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The shoulders of a radiophonic giant.
March 21, 2007 10:04 AM   Subscribe

Create Digital Music has two pieces on the making of Doctor Who's theme song. The second is an introduction to Delia Derbyshire, who is considered to be the "woman behind the men" behind the notability of the song. She pioneered techniques of synthesizing sounds, sampling and looping in the sixties. One WFMU blogger waxes on about Delia, who "was an inspiring collaborator" working behind the scenes of the BBC's Radiophonic Workshop. BBC Four produced a documentary about the workshop called Alchemists of Sound which aired in 2005, ten years after the workshop closed due to budget cuts.
posted by boo_radley (19 comments total) 28 users marked this as a favorite

 
Whoops, I left one link out: Delia Derbyshire: An audiological chronology.
posted by boo_radley at 10:07 AM on March 21, 2007


Was there anything the BBC Radiophonic Workshop couldn't do? I'm in awe. I've loved that theme song since forever. There is nothing else like it.

The linked video and posts like this make the internet great. Thanks, boo_radley!
posted by Pastabagel at 10:09 AM on March 21, 2007


what an amazing post. for another, only slightly related, take on the wonders of the bbc radiohphonic workshop, see if you can secure a copy of the hitchhiker's guide radio scripts. The notes accompanying each episode describe in fascinating detail the kind of technical acrobatics douglas adams' weird sound demands would force the guys to go through.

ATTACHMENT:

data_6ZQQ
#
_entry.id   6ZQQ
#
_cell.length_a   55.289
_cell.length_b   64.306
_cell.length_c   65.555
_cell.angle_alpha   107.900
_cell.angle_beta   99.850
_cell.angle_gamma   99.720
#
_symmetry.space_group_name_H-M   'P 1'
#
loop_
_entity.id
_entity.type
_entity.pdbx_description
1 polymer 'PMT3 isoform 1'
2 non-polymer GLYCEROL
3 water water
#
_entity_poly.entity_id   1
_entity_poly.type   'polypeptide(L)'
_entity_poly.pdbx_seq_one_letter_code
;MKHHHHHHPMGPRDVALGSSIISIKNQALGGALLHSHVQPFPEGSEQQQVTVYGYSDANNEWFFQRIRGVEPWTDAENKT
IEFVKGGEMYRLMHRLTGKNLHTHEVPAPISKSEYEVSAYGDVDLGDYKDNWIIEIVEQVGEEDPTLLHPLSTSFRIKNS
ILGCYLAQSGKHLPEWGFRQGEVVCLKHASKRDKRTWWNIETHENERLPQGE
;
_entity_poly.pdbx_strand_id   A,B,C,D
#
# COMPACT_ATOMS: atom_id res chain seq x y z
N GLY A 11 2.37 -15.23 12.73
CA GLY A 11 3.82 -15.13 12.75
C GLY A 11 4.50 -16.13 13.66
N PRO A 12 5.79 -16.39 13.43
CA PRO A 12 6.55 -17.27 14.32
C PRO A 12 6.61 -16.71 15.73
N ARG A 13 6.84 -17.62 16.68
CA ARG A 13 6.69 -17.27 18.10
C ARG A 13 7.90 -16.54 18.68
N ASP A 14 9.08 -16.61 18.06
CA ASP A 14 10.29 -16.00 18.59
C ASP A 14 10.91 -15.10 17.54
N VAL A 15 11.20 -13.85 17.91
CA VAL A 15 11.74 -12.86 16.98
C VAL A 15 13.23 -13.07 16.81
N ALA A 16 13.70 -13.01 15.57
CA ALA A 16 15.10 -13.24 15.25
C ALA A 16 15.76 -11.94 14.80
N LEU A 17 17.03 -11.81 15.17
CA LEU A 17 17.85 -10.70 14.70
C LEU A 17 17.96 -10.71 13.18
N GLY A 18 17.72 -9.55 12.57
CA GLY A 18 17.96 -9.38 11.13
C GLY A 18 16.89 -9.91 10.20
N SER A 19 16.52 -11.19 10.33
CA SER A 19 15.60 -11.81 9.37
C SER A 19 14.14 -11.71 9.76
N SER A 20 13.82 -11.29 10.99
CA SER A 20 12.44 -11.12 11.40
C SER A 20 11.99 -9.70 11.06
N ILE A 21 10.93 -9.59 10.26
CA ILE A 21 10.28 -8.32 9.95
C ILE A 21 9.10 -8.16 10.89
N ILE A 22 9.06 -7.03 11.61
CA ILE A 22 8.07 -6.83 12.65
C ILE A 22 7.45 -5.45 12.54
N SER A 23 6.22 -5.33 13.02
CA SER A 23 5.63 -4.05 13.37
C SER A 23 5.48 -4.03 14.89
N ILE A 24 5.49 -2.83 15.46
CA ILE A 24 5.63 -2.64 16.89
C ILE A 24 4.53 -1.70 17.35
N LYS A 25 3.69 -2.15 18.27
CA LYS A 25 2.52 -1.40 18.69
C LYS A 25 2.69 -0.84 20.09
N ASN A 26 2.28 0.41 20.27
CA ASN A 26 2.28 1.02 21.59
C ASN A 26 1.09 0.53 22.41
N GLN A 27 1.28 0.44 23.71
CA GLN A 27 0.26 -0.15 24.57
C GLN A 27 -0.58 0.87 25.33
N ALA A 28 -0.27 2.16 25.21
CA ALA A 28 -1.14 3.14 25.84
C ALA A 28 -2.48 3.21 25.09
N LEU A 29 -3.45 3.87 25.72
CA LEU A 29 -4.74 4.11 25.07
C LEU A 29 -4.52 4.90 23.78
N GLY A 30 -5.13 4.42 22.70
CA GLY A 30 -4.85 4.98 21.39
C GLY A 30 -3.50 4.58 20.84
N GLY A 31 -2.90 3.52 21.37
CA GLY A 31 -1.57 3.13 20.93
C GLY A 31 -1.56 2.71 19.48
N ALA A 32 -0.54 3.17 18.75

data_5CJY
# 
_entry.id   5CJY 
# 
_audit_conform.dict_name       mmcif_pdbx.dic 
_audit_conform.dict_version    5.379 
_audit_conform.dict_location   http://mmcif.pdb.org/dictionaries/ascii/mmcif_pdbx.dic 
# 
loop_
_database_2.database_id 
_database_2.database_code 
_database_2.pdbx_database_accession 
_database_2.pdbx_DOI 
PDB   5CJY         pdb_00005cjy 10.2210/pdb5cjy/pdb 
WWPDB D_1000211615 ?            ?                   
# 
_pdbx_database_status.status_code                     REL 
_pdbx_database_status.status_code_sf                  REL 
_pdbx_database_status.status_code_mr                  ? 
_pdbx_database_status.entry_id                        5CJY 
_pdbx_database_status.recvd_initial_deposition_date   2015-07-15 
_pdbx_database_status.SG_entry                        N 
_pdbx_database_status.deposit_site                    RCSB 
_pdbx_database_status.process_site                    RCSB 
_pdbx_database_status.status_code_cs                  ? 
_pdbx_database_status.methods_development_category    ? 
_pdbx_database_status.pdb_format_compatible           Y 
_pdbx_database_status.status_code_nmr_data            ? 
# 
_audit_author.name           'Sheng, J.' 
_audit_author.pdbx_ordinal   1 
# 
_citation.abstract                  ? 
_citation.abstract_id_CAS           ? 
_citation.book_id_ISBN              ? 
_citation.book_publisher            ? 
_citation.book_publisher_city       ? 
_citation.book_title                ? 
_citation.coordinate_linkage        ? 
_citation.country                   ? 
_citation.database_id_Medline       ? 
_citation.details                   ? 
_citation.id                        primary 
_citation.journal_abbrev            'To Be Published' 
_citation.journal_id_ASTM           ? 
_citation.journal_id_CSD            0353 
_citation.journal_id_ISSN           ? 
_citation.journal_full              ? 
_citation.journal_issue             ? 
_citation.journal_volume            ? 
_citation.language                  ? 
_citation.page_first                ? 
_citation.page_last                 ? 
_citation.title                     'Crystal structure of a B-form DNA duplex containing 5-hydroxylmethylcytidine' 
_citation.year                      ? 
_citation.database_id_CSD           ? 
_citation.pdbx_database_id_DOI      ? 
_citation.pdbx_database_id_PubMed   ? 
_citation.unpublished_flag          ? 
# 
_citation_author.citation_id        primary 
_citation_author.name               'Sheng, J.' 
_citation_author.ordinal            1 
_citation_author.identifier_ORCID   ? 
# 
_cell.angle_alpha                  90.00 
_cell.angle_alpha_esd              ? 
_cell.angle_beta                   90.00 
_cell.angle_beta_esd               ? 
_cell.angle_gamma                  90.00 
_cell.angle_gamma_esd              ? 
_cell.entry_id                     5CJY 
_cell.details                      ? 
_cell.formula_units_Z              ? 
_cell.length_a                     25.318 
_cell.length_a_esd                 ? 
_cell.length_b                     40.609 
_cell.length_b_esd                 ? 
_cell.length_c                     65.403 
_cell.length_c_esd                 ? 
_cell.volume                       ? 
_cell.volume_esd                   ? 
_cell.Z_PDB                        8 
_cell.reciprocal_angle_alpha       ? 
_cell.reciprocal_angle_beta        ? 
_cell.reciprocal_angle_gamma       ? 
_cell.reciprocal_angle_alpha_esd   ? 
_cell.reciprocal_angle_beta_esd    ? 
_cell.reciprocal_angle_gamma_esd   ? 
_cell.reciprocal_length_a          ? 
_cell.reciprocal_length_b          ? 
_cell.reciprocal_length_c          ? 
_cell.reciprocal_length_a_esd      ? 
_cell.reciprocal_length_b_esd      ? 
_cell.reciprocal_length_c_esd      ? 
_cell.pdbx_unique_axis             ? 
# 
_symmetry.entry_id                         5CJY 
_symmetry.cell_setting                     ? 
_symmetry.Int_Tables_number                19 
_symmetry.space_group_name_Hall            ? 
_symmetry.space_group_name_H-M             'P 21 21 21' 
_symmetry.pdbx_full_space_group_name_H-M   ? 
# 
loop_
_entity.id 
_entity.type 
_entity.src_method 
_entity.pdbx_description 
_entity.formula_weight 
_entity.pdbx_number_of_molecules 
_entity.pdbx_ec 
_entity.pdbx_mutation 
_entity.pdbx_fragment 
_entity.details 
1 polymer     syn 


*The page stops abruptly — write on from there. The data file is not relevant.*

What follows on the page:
posted by shmegegge at 10:49 AM on March 21, 2007


Cool stuff. Thanks!
posted by jiawen at 11:19 AM on March 21, 2007


Mark Ayres, who composed music for Doctor Who during the '80s, wrote this great piece on the making of the various versions of the Doctor Who theme, up thru the show's original cancellation in the mid-'80s.

Cool thing: The version of the theme used in the current revival of Doctor Who, recorded by Murray Gold, features elements of the original (still the best!) mixed in.
posted by Artifice_Eternity at 12:38 PM on March 21, 2007


Mark Ayres, who composed music for Doctor Who during the '80s, wrote this great piece on the making of the various versions of the Doctor Who theme, up thru the show's original cancellation in the mid-'80s.